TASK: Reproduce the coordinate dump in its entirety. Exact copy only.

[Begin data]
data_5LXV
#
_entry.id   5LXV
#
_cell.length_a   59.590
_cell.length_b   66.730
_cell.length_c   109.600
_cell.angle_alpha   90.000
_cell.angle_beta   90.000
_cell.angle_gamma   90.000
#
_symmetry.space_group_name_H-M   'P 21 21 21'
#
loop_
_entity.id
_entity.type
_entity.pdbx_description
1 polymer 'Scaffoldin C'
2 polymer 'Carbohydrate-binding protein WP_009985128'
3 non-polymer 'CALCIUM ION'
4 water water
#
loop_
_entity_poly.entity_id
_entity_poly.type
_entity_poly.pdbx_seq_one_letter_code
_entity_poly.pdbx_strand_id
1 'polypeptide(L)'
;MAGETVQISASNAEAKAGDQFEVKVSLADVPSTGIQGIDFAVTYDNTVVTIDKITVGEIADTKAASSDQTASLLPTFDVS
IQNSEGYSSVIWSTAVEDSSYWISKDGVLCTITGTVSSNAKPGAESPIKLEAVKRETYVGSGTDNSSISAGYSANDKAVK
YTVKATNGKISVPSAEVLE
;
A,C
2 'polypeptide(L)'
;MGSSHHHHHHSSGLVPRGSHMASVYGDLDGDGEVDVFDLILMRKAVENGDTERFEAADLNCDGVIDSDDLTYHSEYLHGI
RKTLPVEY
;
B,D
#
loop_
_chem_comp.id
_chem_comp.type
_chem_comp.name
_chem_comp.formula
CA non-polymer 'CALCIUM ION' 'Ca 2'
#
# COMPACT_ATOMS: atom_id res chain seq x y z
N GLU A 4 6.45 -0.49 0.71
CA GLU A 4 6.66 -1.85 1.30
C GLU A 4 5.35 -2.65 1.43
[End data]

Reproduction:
data_5LXV
#
_entry.id   5LXV
#
_cell.length_a   59.590
_cell.length_b   66.730
_cell.length_c   109.600
_cell.angle_alpha   90.000
_cell.angle_beta   90.000
_cell.angle_gamma   90.000
#
_symmetry.space_group_name_H-M   'P 21 21 21'
#
loop_
_entity.id
_entity.type
_entity.pdbx_description
1 polymer 'Scaffoldin C'
2 polymer 'Carbohydrate-binding protein WP_009985128'
3 non-polymer 'CALCIUM ION'
4 water water
#
loop_
_entity_poly.entity_id
_entity_poly.type
_entity_poly.pdbx_seq_one_letter_code
_entity_poly.pdbx_strand_id
1 'polypeptide(L)'
;MAGETVQISASNAEAKAGDQFEVKVSLADVPSTGIQGIDFAVTYDNTVVTIDKITVGEIADTKAASSDQTASLLPTFDVS
IQNSEGYSSVIWSTAVEDSSYWISKDGVLCTITGTVSSNAKPGAESPIKLEAVKRETYVGSGTDNSSISAGYSANDKAVK
YTVKATNGKISVPSAEVLE
;
A,C
2 'polypeptide(L)'
;MGSSHHHHHHSSGLVPRGSHMASVYGDLDGDGEVDVFDLILMRKAVENGDTERFEAADLNCDGVIDSDDLTYHSEYLHGI
RKTLPVEY
;
B,D
#
loop_
_chem_comp.id
_chem_comp.type
_chem_comp.name
_chem_comp.formula
CA non-polymer 'CALCIUM ION' 'Ca 2'
#
# COMPACT_ATOMS: atom_id res chain seq x y z
N GLU A 4 6.45 -0.49 0.71
CA GLU A 4 6.66 -1.85 1.30
C GLU A 4 5.35 -2.65 1.43